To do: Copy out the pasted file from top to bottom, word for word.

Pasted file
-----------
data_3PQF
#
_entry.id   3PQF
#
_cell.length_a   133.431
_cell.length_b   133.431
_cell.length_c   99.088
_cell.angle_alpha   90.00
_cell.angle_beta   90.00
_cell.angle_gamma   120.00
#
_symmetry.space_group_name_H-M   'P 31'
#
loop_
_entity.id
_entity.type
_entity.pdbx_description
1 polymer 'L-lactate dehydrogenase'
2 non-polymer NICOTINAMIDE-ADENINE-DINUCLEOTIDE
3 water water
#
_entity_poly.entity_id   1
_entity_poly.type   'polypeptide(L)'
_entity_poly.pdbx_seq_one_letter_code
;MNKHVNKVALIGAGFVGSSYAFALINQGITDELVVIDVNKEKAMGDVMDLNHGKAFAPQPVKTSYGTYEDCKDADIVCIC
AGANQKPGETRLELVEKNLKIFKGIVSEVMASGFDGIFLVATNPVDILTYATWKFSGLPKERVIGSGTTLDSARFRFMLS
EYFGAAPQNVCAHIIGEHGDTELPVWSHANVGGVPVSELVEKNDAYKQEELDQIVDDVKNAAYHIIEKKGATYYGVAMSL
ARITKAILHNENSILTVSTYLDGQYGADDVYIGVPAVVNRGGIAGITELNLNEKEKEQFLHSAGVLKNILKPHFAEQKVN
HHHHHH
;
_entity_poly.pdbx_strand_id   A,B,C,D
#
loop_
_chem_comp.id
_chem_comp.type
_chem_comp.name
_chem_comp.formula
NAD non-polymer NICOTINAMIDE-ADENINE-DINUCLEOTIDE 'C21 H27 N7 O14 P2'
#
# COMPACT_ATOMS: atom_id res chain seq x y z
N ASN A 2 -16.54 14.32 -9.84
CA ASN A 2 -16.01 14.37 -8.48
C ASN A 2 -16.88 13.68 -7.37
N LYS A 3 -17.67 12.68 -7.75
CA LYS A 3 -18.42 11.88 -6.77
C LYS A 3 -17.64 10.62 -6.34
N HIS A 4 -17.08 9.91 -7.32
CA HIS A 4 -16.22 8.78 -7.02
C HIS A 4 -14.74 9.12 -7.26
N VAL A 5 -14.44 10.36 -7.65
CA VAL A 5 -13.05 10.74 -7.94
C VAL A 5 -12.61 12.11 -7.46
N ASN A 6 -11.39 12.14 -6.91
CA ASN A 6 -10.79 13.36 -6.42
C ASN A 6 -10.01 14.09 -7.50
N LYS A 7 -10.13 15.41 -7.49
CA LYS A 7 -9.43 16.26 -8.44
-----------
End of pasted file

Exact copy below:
data_3PQF
#
_entry.id   3PQF
#
_cell.length_a   133.431
_cell.length_b   133.431
_cell.length_c   99.088
_cell.angle_alpha   90.00
_cell.angle_beta   90.00
_cell.angle_gamma   120.00
#
_symmetry.space_group_name_H-M   'P 31'
#
loop_
_entity.id
_entity.type
_entity.pdbx_description
1 polymer 'L-lactate dehydrogenase'
2 non-polymer NICOTINAMIDE-ADENINE-DINUCLEOTIDE
3 water water
#
_entity_poly.entity_id   1
_entity_poly.type   'polypeptide(L)'
_entity_poly.pdbx_seq_one_letter_code
;MNKHVNKVALIGAGFVGSSYAFALINQGITDELVVIDVNKEKAMGDVMDLNHGKAFAPQPVKTSYGTYEDCKDADIVCIC
AGANQKPGETRLELVEKNLKIFKGIVSEVMASGFDGIFLVATNPVDILTYATWKFSGLPKERVIGSGTTLDSARFRFMLS
EYFGAAPQNVCAHIIGEHGDTELPVWSHANVGGVPVSELVEKNDAYKQEELDQIVDDVKNAAYHIIEKKGATYYGVAMSL
ARITKAILHNENSILTVSTYLDGQYGADDVYIGVPAVVNRGGIAGITELNLNEKEKEQFLHSAGVLKNILKPHFAEQKVN
HHHHHH
;
_entity_poly.pdbx_strand_id   A,B,C,D
#
loop_
_chem_comp.id
_chem_comp.type
_chem_comp.name
_chem_comp.formula
NAD non-polymer NICOTINAMIDE-ADENINE-DINUCLEOTIDE 'C21 H27 N7 O14 P2'
#
# COMPACT_ATOMS: atom_id res chain seq x y z
N ASN A 2 -16.54 14.32 -9.84
CA ASN A 2 -16.01 14.37 -8.48
C ASN A 2 -16.88 13.68 -7.37
N LYS A 3 -17.67 12.68 -7.75
CA LYS A 3 -18.42 11.88 -6.77
C LYS A 3 -17.64 10.62 -6.34
N HIS A 4 -17.08 9.91 -7.32
CA HIS A 4 -16.22 8.78 -7.02
C HIS A 4 -14.74 9.12 -7.26
N VAL A 5 -14.44 10.36 -7.65
CA VAL A 5 -13.05 10.74 -7.94
C VAL A 5 -12.61 12.11 -7.46
N ASN A 6 -11.39 12.14 -6.91
CA ASN A 6 -10.79 13.36 -6.42
C ASN A 6 -10.01 14.09 -7.50
N LYS A 7 -10.13 15.41 -7.49
CA LYS A 7 -9.43 16.26 -8.44